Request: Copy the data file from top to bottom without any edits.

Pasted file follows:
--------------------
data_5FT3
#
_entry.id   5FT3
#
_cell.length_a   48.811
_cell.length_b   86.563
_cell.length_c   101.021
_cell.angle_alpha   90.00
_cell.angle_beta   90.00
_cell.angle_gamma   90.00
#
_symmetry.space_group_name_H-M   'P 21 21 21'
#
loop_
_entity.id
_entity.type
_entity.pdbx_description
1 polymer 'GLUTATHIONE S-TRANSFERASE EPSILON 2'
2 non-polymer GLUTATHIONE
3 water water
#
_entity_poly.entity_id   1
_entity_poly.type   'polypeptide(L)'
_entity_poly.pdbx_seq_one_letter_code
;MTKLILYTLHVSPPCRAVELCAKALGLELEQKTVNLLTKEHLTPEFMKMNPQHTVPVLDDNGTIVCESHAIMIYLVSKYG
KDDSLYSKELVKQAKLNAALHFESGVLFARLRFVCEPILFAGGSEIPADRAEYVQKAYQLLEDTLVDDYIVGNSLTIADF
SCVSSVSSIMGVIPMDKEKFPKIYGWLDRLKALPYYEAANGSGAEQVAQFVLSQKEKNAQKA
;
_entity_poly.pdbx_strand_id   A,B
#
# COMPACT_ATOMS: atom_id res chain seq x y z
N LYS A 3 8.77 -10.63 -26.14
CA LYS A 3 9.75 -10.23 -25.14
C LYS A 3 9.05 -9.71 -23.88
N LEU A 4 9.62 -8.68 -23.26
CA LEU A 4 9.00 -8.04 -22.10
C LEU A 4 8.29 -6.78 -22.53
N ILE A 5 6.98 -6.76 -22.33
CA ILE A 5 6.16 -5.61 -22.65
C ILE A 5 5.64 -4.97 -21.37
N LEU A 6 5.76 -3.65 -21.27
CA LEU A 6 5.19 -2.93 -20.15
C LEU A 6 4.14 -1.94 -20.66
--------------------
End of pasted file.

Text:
data_5FT3
#
_entry.id   5FT3
#
_cell.length_a   48.811
_cell.length_b   86.563
_cell.length_c   101.021
_cell.angle_alpha   90.00
_cell.angle_beta   90.00
_cell.angle_gamma   90.00
#
_symmetry.space_group_name_H-M   'P 21 21 21'
#
loop_
_entity.id
_entity.type
_entity.pdbx_description
1 polymer 'GLUTATHIONE S-TRANSFERASE EPSILON 2'
2 non-polymer GLUTATHIONE
3 water water
#
_entity_poly.entity_id   1
_entity_poly.type   'polypeptide(L)'
_entity_poly.pdbx_seq_one_letter_code
;MTKLILYTLHVSPPCRAVELCAKALGLELEQKTVNLLTKEHLTPEFMKMNPQHTVPVLDDNGTIVCESHAIMIYLVSKYG
KDDSLYSKELVKQAKLNAALHFESGVLFARLRFVCEPILFAGGSEIPADRAEYVQKAYQLLEDTLVDDYIVGNSLTIADF
SCVSSVSSIMGVIPMDKEKFPKIYGWLDRLKALPYYEAANGSGAEQVAQFVLSQKEKNAQKA
;
_entity_poly.pdbx_strand_id   A,B
#
# COMPACT_ATOMS: atom_id res chain seq x y z
N LYS A 3 8.77 -10.63 -26.14
CA LYS A 3 9.75 -10.23 -25.14
C LYS A 3 9.05 -9.71 -23.88
N LEU A 4 9.62 -8.68 -23.26
CA LEU A 4 9.00 -8.04 -22.10
C LEU A 4 8.29 -6.78 -22.53
N ILE A 5 6.98 -6.76 -22.33
CA ILE A 5 6.16 -5.61 -22.65
C ILE A 5 5.64 -4.97 -21.37
N LEU A 6 5.76 -3.65 -21.27
CA LEU A 6 5.19 -2.93 -20.15
C LEU A 6 4.14 -1.94 -20.66